Kabataan Rep. Raymong Palatino said members of the education sector are united in laying down a demand for a sufficient budget for public tertiary education.
“We will definitely be out on the streets on Sona day as we appeal to President Aquino to prioritize social services such as education. The Philippines will not develop without a functional public tertiary education. SUCs are crucial in the process of national progress and development,” he said.
SUCs were given P24 billion budget in 2011. PASUC maintained that the amount is “grossly insufficient” for the qualitative operation of SUCs. It said that the meager budget is forcing many SUCs to resort to commercializing schemes which cause an increase in tuition and other fees.
“Accessible quality education is a key service that never be neglected in societies that claim to be democratic. An increasingly inaccessible tertiary education breeds ignorance and impedes social progress. We cannot turn a blind eye and allow this to continue. This makes the call for SUC budget increase worth fighting for,” Palatino said.
As of 4p.m., the National Union of Students of the Philippines (NUSP) in Iloilo announced that an estimated 2,500 students and teachers left their classes to join the protests.
NUSP president Einstein Recedes reported in his Twitter account that Ateneo de Naga University- and Camarines Sur students also held a successful forum on education as their contribution to the National Day of Action for education.
State of no achievement
In the meantime, Anakbayan national chairman Vencer Crisostomo said the acronym ” Sona” should read ” State of No Achievement” in Aquino’s case.
“He failed to do anything meaningful to address the education crisis. There are rising student drop-out levels because of budget cuts and tuition increases. The promise of change was clearly a farce. No real change has been instituted in terms of providing access to education and a decent future for the youth. What we have seen instead are budget cuts for education and social services while allocations favored military and foreign debt spending. Corruption continues to rage like disease through the government system,” he said.
Crisostomo said the protests ahead of the president’s Sona are meant to deliver the message that the youth and the rest of the Filipino people have had enough of Aquino’s “papogi, pa -showbiz” tactics (cutesy, show business-like) and attempts at humor to cover for his lack of achievement and the anti-people, pro-business and pro-landlord policies he imposed.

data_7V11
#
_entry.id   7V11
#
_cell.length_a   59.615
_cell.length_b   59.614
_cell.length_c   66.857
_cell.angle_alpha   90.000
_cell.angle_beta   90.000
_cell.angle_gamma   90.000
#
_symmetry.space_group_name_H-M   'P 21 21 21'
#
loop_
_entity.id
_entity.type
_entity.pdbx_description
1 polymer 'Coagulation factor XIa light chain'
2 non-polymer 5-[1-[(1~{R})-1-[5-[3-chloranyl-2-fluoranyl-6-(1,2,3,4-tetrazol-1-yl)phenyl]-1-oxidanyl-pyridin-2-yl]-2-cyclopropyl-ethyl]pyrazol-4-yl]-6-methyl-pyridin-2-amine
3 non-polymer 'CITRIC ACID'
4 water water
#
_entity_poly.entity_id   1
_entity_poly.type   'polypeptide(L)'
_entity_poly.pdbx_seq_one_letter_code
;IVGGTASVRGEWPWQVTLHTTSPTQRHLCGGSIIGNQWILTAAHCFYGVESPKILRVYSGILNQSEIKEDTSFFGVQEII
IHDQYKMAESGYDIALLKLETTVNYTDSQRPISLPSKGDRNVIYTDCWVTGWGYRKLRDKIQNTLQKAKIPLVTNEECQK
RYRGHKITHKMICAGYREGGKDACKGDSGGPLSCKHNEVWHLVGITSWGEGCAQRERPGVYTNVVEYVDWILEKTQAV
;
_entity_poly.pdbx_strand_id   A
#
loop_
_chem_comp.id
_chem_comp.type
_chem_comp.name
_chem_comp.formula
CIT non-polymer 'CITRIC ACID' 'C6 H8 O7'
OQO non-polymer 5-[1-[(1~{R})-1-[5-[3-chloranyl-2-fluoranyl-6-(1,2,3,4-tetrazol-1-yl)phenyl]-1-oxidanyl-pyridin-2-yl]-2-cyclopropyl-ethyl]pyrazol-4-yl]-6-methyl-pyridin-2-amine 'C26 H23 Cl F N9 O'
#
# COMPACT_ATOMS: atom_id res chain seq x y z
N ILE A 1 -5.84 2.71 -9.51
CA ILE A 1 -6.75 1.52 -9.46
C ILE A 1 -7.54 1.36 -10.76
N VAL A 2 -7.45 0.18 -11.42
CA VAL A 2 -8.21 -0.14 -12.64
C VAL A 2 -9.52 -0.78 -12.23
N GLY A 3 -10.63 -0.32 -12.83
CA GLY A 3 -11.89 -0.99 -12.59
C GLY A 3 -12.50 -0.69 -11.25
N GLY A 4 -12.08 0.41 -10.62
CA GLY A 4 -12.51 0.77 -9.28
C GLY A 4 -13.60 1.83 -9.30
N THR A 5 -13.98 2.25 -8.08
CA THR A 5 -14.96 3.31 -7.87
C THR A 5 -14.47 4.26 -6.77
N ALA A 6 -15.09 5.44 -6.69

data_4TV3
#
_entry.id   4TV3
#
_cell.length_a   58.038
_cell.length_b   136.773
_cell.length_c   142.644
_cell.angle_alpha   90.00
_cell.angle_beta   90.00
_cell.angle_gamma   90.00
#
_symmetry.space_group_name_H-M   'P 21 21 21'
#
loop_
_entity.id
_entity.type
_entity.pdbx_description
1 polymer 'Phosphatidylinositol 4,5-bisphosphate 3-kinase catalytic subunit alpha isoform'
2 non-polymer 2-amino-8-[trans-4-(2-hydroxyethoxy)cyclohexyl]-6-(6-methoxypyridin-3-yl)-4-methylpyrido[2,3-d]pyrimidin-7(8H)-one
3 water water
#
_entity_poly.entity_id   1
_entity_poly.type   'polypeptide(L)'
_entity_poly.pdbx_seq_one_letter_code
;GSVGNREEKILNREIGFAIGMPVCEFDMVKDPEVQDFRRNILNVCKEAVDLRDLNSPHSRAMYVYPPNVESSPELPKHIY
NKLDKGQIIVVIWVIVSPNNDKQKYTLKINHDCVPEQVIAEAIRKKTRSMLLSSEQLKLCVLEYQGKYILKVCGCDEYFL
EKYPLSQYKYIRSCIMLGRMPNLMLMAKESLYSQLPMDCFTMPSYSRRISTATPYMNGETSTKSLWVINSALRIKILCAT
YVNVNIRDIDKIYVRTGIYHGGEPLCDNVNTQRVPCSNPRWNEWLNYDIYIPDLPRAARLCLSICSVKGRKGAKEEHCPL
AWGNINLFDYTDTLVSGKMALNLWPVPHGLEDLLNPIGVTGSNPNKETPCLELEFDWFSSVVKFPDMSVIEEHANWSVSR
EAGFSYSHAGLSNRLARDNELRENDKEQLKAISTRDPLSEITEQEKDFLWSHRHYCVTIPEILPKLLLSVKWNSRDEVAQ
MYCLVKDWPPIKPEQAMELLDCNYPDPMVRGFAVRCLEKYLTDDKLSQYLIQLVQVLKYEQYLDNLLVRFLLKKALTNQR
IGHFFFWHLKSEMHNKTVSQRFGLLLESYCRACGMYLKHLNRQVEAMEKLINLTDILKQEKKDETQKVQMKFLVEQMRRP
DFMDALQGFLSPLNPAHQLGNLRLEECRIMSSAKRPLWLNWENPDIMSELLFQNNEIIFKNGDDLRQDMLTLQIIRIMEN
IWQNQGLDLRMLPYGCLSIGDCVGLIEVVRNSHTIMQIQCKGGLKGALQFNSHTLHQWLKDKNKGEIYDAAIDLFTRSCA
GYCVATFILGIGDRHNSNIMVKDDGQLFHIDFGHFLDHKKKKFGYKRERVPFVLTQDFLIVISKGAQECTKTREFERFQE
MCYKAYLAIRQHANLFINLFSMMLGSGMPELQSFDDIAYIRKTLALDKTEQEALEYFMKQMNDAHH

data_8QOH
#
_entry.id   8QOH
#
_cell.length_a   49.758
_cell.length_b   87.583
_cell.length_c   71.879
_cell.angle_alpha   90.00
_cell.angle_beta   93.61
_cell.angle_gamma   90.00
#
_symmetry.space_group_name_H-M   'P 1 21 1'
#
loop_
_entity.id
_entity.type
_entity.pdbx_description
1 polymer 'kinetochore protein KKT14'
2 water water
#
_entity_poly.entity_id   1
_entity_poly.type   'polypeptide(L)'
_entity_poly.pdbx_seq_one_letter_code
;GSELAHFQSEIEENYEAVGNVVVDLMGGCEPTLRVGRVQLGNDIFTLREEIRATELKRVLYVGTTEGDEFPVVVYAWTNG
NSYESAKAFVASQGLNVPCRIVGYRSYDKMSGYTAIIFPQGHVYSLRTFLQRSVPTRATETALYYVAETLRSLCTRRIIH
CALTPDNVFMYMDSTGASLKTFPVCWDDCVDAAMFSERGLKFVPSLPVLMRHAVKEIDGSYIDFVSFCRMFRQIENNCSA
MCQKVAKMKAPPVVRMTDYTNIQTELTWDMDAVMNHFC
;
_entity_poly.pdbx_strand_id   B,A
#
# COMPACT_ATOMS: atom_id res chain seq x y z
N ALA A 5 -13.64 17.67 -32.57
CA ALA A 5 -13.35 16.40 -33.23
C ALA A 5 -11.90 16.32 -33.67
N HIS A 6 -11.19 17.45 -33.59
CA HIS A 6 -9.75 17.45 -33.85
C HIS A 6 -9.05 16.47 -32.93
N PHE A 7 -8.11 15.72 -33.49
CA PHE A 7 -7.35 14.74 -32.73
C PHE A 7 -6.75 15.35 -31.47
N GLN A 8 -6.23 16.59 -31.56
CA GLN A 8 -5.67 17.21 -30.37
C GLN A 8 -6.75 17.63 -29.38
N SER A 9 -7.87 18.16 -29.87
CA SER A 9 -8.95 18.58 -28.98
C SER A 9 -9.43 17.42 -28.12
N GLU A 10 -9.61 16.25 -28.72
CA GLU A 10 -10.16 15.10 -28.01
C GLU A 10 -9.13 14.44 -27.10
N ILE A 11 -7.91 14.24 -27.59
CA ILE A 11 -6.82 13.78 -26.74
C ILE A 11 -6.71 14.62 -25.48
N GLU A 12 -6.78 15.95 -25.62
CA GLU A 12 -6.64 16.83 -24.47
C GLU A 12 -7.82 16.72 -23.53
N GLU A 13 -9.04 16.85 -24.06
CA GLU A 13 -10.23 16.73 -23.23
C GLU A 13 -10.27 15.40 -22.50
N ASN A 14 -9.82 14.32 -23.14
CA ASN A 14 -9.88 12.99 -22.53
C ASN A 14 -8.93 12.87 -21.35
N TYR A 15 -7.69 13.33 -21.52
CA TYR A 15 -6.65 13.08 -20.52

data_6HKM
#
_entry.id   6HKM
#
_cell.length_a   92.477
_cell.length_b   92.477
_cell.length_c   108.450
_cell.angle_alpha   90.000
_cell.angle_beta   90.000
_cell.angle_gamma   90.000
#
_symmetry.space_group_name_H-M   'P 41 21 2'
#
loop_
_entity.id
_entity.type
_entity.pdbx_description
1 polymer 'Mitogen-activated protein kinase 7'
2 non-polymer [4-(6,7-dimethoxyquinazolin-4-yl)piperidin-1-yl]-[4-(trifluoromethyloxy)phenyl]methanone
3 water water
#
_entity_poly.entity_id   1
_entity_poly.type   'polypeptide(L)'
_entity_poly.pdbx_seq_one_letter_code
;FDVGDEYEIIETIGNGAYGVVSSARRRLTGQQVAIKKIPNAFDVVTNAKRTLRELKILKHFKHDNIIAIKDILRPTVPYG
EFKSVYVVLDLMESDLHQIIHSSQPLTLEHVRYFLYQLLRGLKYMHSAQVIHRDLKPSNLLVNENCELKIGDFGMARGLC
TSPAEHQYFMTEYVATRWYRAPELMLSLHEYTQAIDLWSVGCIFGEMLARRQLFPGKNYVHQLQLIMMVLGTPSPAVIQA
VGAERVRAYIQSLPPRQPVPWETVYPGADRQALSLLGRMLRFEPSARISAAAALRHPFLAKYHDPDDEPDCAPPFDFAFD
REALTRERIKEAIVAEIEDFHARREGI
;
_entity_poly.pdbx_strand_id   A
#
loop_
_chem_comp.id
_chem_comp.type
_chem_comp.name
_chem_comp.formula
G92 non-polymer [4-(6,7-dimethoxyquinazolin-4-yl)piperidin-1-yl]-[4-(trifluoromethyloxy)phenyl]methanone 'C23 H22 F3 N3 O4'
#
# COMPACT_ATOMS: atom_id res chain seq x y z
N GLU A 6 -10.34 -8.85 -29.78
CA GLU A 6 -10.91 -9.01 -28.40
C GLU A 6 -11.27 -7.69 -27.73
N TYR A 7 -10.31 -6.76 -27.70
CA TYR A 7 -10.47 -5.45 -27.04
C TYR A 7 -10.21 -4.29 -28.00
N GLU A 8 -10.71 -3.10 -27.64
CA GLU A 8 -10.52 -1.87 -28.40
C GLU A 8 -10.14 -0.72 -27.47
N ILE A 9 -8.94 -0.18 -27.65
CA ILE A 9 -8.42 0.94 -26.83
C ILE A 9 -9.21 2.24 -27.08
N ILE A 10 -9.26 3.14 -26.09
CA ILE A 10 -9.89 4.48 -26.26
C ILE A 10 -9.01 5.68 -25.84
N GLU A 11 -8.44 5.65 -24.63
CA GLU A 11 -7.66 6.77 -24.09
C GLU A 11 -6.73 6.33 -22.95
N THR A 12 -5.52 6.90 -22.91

“The real state of the nation: poor, hungry, and deprived of their basic rights and social services,” he said.
Incompetent and a burden to the people
As expected, the League of Filipinos delivered the harshest words of condemnation against President Aquino. The group called him ” incompetent, a burden to the masses, a trusty imperialist puppet.”
“Aquino may be good with his words but the worsening economic crisis proves that reading speeches and dropping sound bites are all he’s good at. Filipinos have become poorer under his leadership. His first year in office was mediocre to say the least and unemployment, homelessness and poverty levels continued to rise,” said Aki Merced, LFS spokesperson.
Merced said Aquino provided skewed solutions to the people’s perennial problems.
“Take the education crisis for instance, he was unable to put a stop to it. There are 7.93 million youth who are unable to go to school because their parents are either unemployed or because what they earn are barely enough to keep the rest of the family fed and clothed and under a genuine roof. What was Aquino’s response? To add two more years to basic education. Every school opening we are bombarded with facts and figures proving how there are extreme classroom shortages in the public school system. How the quality of public education continues to deteriorate because of lack of funds. Aquino has not addressed these issues at all and instead he offers a completely unnecessary and unjustified solution that’s really no solution at all,” he she said.
Merced also said that the 2011 National Budget clearly exposed Aquino’s fiscal priorities.
“With a large chunk going to foreign debt servicing, it is of no question that the education and economic crisis will worsen under this government,” she said. “Under his Philippine Development Plan for 2011-2016, he will worsen the import dependent and export oriented character of the economy. Aquino has no plans of developing industries and agriculture, the main foundation of any economy. He’s determined to keep the country dependent on foreign direct investments, and send Filipinos abroad as slave labor. ”